The gloom thickened. Horizon (BBC2) was about cot-deaths. It seems that eight different factors are responsible. You can mark parents on all eight, and if the total reaches a certain level, then their baby is at risk. At least there is now a chance, in Sheffield anyway, of the health visitor getting there before the child dies. But it was sad, if inevitable, to be told that a kid’s best chance of surviving is still to be born to people who are not poor. Discovery (Yorkshire) was about an even nastier affliction — Huntington’s Chorea, a slow killer which is unnervingly inheritable. People suffering from it shouldn’t breed, but all you can do is advise them not to: there’s no law against it. Man Alive (BBC2) was alternately harrowing and portentous about fostered children and This Week (Thames) was terrifying about what the Turks are up to in Cyprus. What does a Greek doctor have to do to deserve being tortured with electric shocks? Presumably heal Greeks.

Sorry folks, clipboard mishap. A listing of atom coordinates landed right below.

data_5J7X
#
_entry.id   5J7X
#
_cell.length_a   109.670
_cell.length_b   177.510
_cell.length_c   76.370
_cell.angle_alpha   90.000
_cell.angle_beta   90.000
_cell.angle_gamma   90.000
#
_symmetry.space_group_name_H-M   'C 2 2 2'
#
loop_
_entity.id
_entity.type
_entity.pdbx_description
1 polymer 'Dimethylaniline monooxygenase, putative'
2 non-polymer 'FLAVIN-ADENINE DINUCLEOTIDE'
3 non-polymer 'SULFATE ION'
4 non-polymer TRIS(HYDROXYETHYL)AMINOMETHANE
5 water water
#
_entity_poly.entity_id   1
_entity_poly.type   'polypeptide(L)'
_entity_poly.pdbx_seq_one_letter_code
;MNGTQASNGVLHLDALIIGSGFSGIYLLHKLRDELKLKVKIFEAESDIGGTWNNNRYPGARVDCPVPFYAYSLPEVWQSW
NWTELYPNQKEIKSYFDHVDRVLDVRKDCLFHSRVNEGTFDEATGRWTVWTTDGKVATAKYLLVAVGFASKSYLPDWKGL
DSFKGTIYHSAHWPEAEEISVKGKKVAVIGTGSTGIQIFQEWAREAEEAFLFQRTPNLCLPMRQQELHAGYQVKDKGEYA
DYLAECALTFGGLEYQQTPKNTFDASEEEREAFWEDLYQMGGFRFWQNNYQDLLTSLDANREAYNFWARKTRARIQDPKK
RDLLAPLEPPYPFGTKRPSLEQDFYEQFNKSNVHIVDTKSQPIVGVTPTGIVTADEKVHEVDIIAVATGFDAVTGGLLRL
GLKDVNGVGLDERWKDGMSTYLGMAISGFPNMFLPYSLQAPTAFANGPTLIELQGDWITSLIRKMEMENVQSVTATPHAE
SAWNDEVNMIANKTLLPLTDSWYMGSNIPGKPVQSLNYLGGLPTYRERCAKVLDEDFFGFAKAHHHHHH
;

So much bad news made it seem a benediction that there are doctors and nurses at all. The nurses were not much helped, though, by Nurse of the Year, an all-ITV nation-wide hook-up hosted by Leslie Crowther. After a long al fresco introduction, in which the competing nurses joined in some crappy dialogue with Leslie, the show settled down into a nurse-race. The proceedings were undignified and dirty-minded by turns, but then nursing is not for the squeamish, so there was no point in climbing on one’s high horse. Gratitude was a more appropriate reaction.

Gratitude turns to awe in the case of Liz Thomas. interviewed by Ludovic Kennedy as a tail-piece to a repeat of the programme about her (Inside Story BBC2), originally screened a year ago. Now back from Vietnam, she is as earthily ethereal as ever. Ludo asked her where she will be going next. ‘The worst possible place I can find.’ ‘Where’s that?’ ‘Maybe Calcutta.’ If there was an element of wilfulness in this, who’s quarrelling? Goddesses obey their own laws. Almost equally divine was The Pattern of Beauty (BBC2), the latest instalment in a series about Islam. A sublimely relaxing display of enamelled colours, it reached in through the retina to soothe the troubled mind. Allah be praised.

The Observer, 9th May 1976